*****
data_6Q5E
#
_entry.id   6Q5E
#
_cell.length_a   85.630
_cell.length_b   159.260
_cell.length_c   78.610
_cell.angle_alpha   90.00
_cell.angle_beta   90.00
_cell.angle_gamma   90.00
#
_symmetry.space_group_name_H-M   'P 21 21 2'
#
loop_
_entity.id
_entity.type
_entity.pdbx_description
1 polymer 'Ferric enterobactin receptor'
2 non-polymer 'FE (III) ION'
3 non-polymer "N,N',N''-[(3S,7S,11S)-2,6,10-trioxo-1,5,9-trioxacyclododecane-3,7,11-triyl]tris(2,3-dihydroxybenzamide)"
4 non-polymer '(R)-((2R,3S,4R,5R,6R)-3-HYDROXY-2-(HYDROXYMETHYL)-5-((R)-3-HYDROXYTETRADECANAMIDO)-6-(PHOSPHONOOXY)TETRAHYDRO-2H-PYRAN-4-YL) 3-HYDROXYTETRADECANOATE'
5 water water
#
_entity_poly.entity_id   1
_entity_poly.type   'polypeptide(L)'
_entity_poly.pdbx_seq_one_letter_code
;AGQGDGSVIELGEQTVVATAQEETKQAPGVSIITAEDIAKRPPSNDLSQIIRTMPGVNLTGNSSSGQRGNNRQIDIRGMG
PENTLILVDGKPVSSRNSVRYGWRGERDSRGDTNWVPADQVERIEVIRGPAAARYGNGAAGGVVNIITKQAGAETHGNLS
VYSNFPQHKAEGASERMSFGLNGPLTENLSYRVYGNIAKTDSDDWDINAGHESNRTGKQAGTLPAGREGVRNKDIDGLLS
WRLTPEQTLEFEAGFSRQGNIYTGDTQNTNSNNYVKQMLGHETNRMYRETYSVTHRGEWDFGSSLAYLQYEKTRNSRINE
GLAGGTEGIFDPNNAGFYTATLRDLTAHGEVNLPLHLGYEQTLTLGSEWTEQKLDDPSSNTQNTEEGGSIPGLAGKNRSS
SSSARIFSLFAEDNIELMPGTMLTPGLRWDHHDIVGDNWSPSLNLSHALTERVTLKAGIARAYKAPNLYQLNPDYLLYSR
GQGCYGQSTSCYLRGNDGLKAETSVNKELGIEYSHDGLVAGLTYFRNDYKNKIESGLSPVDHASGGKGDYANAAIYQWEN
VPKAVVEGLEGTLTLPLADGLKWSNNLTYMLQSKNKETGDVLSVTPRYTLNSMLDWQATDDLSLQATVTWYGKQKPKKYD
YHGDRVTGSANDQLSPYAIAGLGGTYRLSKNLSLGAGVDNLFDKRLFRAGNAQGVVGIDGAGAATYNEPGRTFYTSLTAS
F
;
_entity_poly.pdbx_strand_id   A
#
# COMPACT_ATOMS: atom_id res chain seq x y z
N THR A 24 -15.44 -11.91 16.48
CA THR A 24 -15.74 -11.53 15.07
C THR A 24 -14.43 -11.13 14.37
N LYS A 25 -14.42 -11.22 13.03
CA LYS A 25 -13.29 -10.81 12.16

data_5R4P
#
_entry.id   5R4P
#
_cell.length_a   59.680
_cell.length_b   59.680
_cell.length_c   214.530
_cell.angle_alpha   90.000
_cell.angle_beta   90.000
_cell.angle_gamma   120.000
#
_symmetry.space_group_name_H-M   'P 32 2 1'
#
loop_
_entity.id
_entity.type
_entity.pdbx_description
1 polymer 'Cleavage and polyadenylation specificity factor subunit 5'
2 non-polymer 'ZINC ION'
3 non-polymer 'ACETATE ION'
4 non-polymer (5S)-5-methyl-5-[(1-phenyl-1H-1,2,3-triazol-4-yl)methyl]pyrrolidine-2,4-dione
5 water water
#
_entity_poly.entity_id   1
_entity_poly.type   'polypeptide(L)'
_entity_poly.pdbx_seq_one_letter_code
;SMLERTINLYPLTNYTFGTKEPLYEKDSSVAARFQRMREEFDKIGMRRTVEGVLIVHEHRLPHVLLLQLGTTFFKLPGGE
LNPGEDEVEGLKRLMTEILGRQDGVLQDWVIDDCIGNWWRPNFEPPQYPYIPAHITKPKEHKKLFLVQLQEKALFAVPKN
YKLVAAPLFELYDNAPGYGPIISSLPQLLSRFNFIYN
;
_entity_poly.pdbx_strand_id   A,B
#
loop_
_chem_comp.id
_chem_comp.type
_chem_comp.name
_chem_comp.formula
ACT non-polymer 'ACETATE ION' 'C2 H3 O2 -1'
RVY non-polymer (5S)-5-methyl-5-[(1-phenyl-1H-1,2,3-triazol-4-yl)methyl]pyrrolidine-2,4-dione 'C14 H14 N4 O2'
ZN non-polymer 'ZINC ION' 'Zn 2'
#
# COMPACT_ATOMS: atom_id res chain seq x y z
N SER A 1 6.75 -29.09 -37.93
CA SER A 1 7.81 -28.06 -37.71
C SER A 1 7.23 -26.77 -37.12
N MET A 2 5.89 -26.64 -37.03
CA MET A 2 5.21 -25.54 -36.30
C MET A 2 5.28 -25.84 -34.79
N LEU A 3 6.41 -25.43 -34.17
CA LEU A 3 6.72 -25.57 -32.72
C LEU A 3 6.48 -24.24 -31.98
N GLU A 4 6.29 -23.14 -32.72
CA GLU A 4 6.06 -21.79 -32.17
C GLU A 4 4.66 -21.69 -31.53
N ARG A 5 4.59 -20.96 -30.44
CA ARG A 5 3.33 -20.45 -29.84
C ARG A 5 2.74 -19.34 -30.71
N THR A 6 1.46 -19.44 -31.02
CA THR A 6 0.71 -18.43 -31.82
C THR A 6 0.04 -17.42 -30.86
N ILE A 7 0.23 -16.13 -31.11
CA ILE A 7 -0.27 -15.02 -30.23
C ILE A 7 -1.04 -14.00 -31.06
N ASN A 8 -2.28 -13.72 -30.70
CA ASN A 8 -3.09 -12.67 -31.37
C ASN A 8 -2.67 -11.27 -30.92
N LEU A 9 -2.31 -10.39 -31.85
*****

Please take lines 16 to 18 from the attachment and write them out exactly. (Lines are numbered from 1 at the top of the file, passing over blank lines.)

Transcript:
_entity.type
_entity.pdbx_description
1 polymer 'Ferric enterobactin receptor'